Writing tips and things

Some writing tips for authors make you want to rebel. No matter what the vocabulary gatekeepers say, there is sweetness in using words that you and a major part of the rest of the world grew up with—using them the natural way, aberrations and all.

Word wisdom

I thought about this recently while editing a post about the physical and mental effects of writing on an author. I had written “…writing does things to your brain. Physical things, positive things.” I thought of all the advice I had come across telling me that the word things is to be avoided, and I set out to find a better word. I did not find a word that would substitute for things in my sentences with as good or better impact. The dictionary did not help, nor did the thesaurus.

I stuck to things, of course. Not a thing I could do about it.



I think I understand redundancy. I mean, I wouldn’t want to be caught making unintended mistakes when I write, something all authors have actual experience with.

As far as writing tips go, I do get the very obvious point with weak words like got and very.

Some writing advice tells you not to use the word since as a substitute for because. Appears since is usable only in the context of time. Thus, it is okay to say “I haven’t written a word since (after) I broke my wrist playing ice hockey”, but it is not okay to say “I haven’t written a word since (because) I broke my wrist playing ice hockey”. It is all rather confusing, and you will excuse me if I use since any which way I like, since I that is the way I have been doing it ever since I learned to write English.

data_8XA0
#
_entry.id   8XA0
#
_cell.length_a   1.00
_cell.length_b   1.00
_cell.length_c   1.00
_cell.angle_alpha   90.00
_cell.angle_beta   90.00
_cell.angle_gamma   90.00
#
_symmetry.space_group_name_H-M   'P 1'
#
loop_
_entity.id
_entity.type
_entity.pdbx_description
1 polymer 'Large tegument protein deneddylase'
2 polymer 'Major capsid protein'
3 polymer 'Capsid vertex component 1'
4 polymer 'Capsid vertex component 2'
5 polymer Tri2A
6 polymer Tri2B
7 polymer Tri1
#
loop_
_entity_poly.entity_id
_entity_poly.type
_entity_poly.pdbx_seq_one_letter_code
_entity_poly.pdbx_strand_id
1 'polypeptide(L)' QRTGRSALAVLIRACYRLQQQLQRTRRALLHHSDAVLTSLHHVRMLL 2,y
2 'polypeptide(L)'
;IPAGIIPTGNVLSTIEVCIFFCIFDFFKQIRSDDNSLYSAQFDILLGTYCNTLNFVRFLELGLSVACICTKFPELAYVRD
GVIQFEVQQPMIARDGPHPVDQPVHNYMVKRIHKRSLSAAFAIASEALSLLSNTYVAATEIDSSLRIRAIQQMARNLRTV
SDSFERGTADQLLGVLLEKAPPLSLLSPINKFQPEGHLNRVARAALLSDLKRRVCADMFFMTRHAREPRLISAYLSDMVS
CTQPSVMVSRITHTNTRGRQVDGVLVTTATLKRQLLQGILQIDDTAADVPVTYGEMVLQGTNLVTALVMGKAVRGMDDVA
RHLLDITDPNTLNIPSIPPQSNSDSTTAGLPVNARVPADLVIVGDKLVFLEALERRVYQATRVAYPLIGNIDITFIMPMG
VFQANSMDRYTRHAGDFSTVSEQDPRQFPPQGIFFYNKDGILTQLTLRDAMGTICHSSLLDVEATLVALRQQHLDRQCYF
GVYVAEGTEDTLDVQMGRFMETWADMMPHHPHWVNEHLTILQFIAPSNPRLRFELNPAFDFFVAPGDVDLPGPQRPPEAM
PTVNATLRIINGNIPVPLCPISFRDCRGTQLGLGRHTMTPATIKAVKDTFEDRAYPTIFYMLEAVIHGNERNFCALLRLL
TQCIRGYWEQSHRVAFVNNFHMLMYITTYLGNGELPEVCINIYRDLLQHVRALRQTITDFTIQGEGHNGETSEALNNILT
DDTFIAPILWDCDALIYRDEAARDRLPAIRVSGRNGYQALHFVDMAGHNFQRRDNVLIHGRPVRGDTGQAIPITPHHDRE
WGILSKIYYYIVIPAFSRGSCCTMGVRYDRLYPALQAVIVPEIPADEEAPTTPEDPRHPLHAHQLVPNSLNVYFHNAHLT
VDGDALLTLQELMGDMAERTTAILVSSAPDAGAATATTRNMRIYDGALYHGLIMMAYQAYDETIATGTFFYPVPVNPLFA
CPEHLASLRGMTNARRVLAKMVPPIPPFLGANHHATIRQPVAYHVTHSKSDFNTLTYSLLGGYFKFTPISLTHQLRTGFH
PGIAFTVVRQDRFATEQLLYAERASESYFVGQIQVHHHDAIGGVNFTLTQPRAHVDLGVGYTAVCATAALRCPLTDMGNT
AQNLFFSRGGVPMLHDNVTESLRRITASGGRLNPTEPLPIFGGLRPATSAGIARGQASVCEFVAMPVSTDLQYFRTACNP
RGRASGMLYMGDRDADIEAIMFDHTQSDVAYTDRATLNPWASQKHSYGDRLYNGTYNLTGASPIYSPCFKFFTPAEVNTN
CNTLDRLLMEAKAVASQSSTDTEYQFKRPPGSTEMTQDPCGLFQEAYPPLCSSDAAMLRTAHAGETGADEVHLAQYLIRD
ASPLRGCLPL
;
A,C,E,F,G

I appreciate that all authors tend to overuse some words. I am guilty of sprinkling my work with unnecessary thats and thens. They are words that hang around the edges of this thing that I call my creative mind, then hurtle down like lemmings when I hit the keyboard.

Grammar gumption

When it comes to writing with flavor or writing with rectitude, you should opt for the former, even if it means you tread all over the writing tips. And that means you can start a sentence with a conjunction. You can end a sentence with a preposition, if that turns your muse on.

You can use a split infinitive. “After the writing course, I expect my daily word count to easily triple within weeks” is a better sentence any day in my book than “After the writing course, I expect, within weeks, to triple my daily word count with ease”. Ugh.

split infinitives

split infinitives

Want to use a flat adverb? Go right ahead if it feels and reads nice. Again, make sure you are using the right kind of discretion. “I drive slow in wet weather” serves just as well as “I drive slowly in wet weather”, but “I drive fastly in wet weather” is a high-speed mishap.

What is the big deal about splitting a verb phrase? “Publishing a book really does require expensive editors, proofreaders, agents and publishing houses” is about as effective as “Publishing a book does really require expensive editors, proofreaders, agents and publishing houses”.